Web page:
The David of which he speaks, is film and documentary maker, producer and now song co-writer David Minasian whom Hayward first worked with on his “Spirits Live” DVD. “David and I got ahead of ourselves a bit with “Wind of Heaven,” he said with a chuckle as he spoke of the film’s theme song. David did such a fantastic job co-writing this and we debuted it to a great audience; it was very moving and very emotional for us all. It is the theme song of a movie about a veteran who returns from Afghanistan and loses himself a bit and finds his way back through horses. It’s a wonderful story and it’s one of the nicest things that I’ve ever done and I mean that sincerely. There were quite a few vets in the audience and of course Julie and Mike played it beautifully; it was very touching, a great moment.” 

Over the years, Hayward has penned some of the Moody Blues greatest compositions; songs such as “Nights In White Satin,” “Tuesday Afternoon,” “The Voice,” “Your Wildest Dreams” and many others have sprung from his thoughts, onto paper and eventually first onto vinyl and now through modern media. He claims there is no secret to his songwriting but that the process is a rather simple one; “I play for pleasure every day,” he explained without hesitation. “Inspiration comes to me from working. Whether it’s working with the Moodies or on my own; I need to work, to perform and that’s all that I need. Most of my material is written when I’m just playing around and something usually comes from it; a melody or a line will pop up and then I can work with it. I’ll develop a hook, or a pattern and then things just go on from there. Some I work harder at than others and some I don’t over analyze; there’s no need to. My music room in the house is where I do most of my writing; it’s where I’m most relaxed.”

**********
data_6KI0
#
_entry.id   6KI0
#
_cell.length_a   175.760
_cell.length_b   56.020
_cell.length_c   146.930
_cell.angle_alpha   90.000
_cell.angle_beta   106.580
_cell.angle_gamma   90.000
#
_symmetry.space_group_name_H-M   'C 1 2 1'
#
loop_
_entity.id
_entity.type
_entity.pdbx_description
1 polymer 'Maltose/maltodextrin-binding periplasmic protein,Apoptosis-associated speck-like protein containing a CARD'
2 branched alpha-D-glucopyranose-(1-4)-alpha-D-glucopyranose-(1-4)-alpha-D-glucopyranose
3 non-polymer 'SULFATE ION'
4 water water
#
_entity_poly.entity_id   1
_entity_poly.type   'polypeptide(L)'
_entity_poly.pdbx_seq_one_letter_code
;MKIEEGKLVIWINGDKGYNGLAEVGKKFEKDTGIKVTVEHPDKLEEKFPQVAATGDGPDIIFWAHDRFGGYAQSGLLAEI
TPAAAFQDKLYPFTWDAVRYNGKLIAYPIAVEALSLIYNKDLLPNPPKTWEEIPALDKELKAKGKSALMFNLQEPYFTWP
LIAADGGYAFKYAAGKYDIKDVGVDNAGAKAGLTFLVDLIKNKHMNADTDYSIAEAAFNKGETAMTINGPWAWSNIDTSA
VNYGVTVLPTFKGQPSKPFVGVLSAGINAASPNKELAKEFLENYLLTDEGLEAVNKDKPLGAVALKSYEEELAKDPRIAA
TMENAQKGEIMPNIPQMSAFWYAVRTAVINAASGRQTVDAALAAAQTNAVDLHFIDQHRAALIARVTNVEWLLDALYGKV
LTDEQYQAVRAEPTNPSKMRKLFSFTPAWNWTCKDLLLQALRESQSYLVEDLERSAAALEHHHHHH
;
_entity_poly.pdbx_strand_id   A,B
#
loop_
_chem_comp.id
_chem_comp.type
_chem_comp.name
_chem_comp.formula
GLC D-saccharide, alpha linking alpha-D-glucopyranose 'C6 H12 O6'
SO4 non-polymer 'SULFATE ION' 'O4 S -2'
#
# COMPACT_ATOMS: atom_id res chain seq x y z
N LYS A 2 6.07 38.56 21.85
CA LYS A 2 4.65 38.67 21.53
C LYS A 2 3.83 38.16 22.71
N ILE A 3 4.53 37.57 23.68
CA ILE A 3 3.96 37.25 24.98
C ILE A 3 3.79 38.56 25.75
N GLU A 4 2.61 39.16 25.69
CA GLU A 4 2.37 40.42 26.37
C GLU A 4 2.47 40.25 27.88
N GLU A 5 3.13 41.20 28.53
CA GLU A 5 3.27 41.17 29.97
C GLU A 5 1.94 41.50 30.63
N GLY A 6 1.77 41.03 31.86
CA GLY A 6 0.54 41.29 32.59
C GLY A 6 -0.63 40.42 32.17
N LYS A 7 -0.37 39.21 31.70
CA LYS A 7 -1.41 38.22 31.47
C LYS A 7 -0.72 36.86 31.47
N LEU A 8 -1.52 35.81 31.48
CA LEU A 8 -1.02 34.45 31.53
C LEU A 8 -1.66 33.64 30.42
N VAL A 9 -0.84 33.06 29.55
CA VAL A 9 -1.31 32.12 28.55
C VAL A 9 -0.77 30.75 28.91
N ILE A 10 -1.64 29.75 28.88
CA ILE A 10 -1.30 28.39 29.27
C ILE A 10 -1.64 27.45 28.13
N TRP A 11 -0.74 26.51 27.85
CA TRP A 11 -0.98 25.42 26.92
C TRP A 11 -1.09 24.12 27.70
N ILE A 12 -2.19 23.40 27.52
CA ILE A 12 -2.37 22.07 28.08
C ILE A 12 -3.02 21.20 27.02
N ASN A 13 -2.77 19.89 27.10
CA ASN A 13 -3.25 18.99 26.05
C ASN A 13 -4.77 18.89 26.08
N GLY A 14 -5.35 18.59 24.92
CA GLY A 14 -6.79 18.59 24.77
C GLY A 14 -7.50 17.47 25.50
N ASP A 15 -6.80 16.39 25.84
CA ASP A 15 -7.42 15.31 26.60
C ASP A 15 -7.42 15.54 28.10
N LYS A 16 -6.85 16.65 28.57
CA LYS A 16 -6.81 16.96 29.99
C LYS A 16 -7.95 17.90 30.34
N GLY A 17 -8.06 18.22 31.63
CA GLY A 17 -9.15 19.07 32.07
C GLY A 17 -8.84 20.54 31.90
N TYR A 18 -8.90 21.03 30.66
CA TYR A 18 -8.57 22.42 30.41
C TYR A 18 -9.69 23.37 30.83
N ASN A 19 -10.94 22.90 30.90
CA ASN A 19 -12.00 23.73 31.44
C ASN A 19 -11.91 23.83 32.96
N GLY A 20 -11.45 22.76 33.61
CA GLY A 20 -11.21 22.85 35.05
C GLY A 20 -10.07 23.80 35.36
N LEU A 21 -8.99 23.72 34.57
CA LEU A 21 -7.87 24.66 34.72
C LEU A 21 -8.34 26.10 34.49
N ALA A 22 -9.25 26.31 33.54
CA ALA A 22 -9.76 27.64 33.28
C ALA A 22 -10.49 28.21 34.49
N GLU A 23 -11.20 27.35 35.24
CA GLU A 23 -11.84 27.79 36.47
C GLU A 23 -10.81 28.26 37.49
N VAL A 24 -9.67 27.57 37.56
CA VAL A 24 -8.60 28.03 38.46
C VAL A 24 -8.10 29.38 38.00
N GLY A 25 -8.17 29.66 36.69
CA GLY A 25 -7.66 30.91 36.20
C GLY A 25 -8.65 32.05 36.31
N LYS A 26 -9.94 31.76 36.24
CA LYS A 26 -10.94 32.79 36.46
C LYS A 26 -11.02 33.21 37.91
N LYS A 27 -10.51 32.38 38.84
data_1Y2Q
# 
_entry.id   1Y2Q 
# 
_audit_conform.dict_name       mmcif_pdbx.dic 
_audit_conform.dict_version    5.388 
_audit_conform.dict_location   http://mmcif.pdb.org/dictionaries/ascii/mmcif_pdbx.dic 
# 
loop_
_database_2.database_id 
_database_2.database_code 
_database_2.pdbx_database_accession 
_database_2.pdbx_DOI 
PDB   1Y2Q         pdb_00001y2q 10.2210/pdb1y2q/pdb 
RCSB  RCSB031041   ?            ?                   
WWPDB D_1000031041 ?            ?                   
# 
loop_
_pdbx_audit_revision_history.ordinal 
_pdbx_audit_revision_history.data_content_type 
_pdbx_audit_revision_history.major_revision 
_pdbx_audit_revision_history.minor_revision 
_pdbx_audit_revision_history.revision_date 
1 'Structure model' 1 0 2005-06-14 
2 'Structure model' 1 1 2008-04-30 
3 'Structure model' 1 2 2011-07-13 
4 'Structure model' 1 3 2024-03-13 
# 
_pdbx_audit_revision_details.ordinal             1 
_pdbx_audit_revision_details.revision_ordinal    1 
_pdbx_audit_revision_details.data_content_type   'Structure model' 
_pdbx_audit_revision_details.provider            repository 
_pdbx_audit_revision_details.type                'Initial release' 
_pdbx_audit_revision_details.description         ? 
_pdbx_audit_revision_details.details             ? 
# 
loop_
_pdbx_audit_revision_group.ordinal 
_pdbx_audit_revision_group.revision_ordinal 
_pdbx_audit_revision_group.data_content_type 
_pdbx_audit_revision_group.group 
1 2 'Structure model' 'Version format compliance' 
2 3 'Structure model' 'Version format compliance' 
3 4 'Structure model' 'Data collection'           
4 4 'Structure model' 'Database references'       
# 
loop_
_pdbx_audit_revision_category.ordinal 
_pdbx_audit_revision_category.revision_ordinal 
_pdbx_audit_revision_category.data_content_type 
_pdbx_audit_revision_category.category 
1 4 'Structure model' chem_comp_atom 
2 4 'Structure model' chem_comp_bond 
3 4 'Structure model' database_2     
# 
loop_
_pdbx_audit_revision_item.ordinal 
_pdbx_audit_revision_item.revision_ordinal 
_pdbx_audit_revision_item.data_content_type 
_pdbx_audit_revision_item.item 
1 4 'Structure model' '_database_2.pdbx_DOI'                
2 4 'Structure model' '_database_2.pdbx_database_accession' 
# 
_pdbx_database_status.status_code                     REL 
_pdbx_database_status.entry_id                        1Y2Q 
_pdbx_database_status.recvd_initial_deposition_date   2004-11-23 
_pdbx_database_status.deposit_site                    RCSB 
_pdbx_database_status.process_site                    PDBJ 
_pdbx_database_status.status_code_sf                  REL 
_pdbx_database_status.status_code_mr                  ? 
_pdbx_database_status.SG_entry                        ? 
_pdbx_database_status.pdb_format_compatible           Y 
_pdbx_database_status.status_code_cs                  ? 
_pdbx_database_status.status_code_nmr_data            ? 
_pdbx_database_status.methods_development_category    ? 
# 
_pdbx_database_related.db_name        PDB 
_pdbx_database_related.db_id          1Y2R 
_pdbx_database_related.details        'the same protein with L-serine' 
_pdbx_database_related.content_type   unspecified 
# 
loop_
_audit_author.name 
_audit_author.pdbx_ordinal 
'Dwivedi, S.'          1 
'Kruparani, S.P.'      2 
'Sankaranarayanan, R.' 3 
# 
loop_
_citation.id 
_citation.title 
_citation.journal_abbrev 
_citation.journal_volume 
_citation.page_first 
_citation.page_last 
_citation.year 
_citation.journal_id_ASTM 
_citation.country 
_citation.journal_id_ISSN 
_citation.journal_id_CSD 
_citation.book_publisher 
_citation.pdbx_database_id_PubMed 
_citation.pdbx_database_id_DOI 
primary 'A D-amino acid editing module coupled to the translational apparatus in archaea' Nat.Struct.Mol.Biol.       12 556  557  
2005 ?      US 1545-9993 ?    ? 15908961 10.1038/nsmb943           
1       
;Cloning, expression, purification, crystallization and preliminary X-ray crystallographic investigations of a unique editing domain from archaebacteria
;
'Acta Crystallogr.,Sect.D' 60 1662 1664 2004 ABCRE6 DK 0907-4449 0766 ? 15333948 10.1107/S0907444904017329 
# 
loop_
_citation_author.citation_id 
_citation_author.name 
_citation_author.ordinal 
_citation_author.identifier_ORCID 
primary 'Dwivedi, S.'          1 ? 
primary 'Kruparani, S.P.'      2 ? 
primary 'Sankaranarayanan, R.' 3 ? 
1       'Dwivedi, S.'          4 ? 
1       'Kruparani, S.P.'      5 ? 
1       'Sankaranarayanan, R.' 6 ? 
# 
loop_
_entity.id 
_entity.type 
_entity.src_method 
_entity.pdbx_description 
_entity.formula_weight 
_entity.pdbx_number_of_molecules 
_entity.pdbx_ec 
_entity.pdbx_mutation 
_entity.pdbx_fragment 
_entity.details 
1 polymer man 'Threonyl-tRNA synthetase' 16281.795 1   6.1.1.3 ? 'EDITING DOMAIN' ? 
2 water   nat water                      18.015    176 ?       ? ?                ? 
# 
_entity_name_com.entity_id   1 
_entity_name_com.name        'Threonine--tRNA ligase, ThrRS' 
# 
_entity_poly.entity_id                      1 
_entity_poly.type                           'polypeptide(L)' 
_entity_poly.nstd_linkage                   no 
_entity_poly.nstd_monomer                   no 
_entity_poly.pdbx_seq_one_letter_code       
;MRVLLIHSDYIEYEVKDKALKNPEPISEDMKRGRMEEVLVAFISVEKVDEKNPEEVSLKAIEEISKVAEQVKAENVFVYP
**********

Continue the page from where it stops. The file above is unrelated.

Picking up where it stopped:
When asked if he had any advice for aspiring songwriters, bands and solo artists on how to manage their careers and song catalogs; Hayward gave it some thought before he responded. “Trust your own judgement,” he stated with surety and the voice of experience. “Yeah, trust yourself, your judgement and create your own style, synthesize yourself and do what makes you, you. Create magic in the room no matter where you perform, be it in front of a mirror or your family and friends. “Do it live and you will survive,” that’s my motto, you need to perform in front of people then get out there and play the venues, the clubs and be heard but most of all, trust your own judgement.”

Hayward says that after the next several months of solo performances; the Moody Blues may be out and about again. “Yeah, I believe that we’ll be back out on the road in the fall; we’re all apart at the moment with separate gigs but by the fall we should be ready. The thing about performing with the Moodies is that we’ve got such a large catalog of songs, that when we do go on the road; it’s all kind of new again. We have a vast amount of material, some of which we haven’t quite done in a while, so it will be fun.” 

The South Orange PAC is located at One SOPAC Way in South Orange, NJ. To discover more information aboit shows and times; please visit To uncover more about Justin Hayward and/or the “Stage Door Tour;” please go to